Thursday, 23 March 2017

The Weird That Befell Drigbolton: A Bit About the Layout

If you've not heard the word on the street about the impending fall of a star into Dolmenwood, check out this post first!

Now that we're on the same page, I wanted to share a few ideas on what went into the layout design for the adventure. I wanted to create something that's as usable at the table as possible. Of course, there are many different ways to approach this and I don't claim to have found the perfect solution or anything like that, but I did put quite a lot of thought into it. Here are the main concepts:

  1. No chunks of information split across spreads. In book form, it's possible to view two pages of information at once (the left page and the right page) -- one spread. Anything that splits across spreads requires page-flipping. In an adventure, where the DM needs a quick overview of information and the ability to quickly scan and absorb chunks of description, page-flipping is a real drag. (Aside: I'm actually continually surprised how few RPG layouts pay any attention to this. The D&D 5 books are, for example, terrible in this regard.) So, while some of the longer sections of content in TWTBD span multiple spreads, this is consciously kept to a minimum and no individual chunks of information (i.e. individual or connected paragraphs) do so.
  2. Boxed-text summaries. As is to be expected from an adventure, a large part of the book consists of wilderness or dungeon area descriptions. Some of these are very minimal, but some describe relatively complex scenes with a lot of "moving parts", so require more text to fully describe. All area descriptions begin with a short paragraph of boxed-text. This does not play the role of read-aloud text for the players; it provides the DM with a brief summary of the area. The intention is that, once the DM has fully read through the module, these boxed-text summaries will aid as a memory jog for what's in each area.
  3. Further details in headed paragraphs. Leading on from the boxed-text summaries of the adventure areas, further points of interest are elaborated in short sections, each preceded by a heading. This makes them very easy to quickly jump to when players say they want to investigate a certain feature of a location.
  4. Monster stats. A simple thing, but worth noting: monster stat blocks are standardised and all begin with the name of the monster highlighted in a character style which is only used for that purpose. Again, this makes them easy to visually pick out and jump to.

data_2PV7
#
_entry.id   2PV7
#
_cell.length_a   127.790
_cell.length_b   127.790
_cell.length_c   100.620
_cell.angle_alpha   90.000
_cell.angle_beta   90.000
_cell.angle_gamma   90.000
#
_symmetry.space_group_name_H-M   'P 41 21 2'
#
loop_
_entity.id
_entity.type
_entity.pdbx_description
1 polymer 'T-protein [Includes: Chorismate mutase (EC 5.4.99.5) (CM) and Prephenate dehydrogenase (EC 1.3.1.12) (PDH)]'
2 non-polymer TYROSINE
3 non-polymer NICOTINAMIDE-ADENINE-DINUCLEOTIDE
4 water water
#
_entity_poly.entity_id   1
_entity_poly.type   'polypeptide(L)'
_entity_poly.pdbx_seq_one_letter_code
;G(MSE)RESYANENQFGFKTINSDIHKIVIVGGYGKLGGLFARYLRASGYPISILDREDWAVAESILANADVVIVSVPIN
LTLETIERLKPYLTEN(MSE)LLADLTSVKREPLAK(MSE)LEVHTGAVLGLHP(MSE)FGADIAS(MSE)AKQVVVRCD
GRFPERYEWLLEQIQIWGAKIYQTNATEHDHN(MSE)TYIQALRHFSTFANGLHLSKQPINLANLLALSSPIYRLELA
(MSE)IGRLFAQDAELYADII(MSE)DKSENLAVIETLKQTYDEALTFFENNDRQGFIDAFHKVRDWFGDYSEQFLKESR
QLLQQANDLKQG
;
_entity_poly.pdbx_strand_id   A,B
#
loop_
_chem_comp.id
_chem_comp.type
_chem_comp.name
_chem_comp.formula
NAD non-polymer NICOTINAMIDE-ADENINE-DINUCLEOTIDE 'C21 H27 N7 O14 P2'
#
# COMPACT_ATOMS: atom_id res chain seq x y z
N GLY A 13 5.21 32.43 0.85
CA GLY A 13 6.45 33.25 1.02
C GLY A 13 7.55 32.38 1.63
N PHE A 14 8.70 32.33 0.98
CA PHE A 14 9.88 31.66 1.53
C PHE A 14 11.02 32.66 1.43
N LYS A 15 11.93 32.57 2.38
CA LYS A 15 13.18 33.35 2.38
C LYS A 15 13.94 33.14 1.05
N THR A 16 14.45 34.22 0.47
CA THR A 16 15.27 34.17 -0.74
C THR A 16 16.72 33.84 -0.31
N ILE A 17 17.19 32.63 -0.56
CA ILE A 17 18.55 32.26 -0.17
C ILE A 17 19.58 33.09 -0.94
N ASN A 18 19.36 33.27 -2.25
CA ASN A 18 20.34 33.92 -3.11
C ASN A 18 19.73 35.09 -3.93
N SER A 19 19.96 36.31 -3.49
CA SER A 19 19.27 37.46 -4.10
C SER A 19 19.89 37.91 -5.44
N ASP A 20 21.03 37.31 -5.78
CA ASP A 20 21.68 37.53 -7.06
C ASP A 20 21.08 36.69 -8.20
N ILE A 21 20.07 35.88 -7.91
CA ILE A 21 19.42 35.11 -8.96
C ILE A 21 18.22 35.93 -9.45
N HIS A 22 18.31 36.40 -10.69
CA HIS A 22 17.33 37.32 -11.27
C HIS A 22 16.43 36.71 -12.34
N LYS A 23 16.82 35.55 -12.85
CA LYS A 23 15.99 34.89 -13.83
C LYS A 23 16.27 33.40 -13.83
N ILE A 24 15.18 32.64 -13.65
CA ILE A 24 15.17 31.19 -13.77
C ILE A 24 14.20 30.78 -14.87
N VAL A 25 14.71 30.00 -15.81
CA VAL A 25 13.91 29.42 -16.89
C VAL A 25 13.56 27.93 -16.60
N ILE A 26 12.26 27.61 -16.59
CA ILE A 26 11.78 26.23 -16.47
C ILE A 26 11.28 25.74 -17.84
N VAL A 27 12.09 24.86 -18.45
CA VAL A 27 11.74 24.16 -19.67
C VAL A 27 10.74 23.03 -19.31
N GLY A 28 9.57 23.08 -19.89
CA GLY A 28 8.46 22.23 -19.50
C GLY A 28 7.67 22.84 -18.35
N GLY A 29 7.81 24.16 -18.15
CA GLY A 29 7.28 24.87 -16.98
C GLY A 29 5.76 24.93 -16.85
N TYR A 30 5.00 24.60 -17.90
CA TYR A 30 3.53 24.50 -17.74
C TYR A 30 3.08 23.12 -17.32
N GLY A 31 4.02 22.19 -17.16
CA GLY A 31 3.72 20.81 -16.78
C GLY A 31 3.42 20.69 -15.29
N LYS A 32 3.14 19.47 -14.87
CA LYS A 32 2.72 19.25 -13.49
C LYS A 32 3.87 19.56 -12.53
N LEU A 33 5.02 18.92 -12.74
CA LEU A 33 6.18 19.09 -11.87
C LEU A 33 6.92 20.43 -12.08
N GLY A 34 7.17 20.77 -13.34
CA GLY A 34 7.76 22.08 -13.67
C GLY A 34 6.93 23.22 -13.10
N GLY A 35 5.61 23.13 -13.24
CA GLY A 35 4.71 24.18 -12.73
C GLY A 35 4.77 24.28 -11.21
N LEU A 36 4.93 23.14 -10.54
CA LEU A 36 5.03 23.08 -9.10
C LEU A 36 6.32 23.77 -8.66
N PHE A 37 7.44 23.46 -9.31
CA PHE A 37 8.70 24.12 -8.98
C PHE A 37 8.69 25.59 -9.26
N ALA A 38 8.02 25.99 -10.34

5. Cheat sheets. Finally, I created three cheat sheets summarising all locales in the adventure, one for the titular hamlet of Drigbolton, one for the surrounding wilderness, and one for the main "dungeon" locale of the adventure. These are not included in the printed book -- instead they're a separate PDF designed for home printing. Each cheat sheet consists of a map marked with numbered locales and very brief summaries of each marked location, along with the page number (in the main book) of the full description. In this way, the cheat sheets form the "backbone" of running the adventure, with the book referred to for more detail when the PCs investigate different areas. This kind of high-level summarising is something that I often feel is lacking in published adventures and I hope these pre-made cheat sheets will be a useful addition to this adventure!
So, there you have it. I really hope that the thought that I put into the layout pays off and makes the adventure easy to run. The book is intended to look nice, too, of course (and Andrew's artwork certainly looks wonderful!), but the main intention is that it's usable as a gaming artefact that will provide quite a few sessions of fun exploration into the weird. I'm looking forward to hearing what people think of it, once it's out in the world...

Coming soon! (Still waiting for those print proof copies to arrive...)

8 comments:

  1. Yes I love these experiments in format!

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    1. Me too! It's the massive benefit of being a writer plus editor plus layouter on a project.

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  2. Thanks for posting about that. I'm planning to put together a few modules once I get Chanbara sorted out and in the wild, and this helps me with planning out my own adventure layouts (and thinking of what to include and what to leave to the DM).

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    1. Cool, I think pragmatic layout is something that's a little under-discussed in the DIY scene.

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    2. It makes a huge difference to me as a reader/consumer. The amount of thought that doesn't go into layout is staggering.

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  3. The whole boxed text thing is a good idea. Complex rooms can be very complex

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    1. Totally. There's a lot of talk about these like super minimal dungeon keys, which is a good point, but sometimes interesting encounters just take a lot of words to convey.

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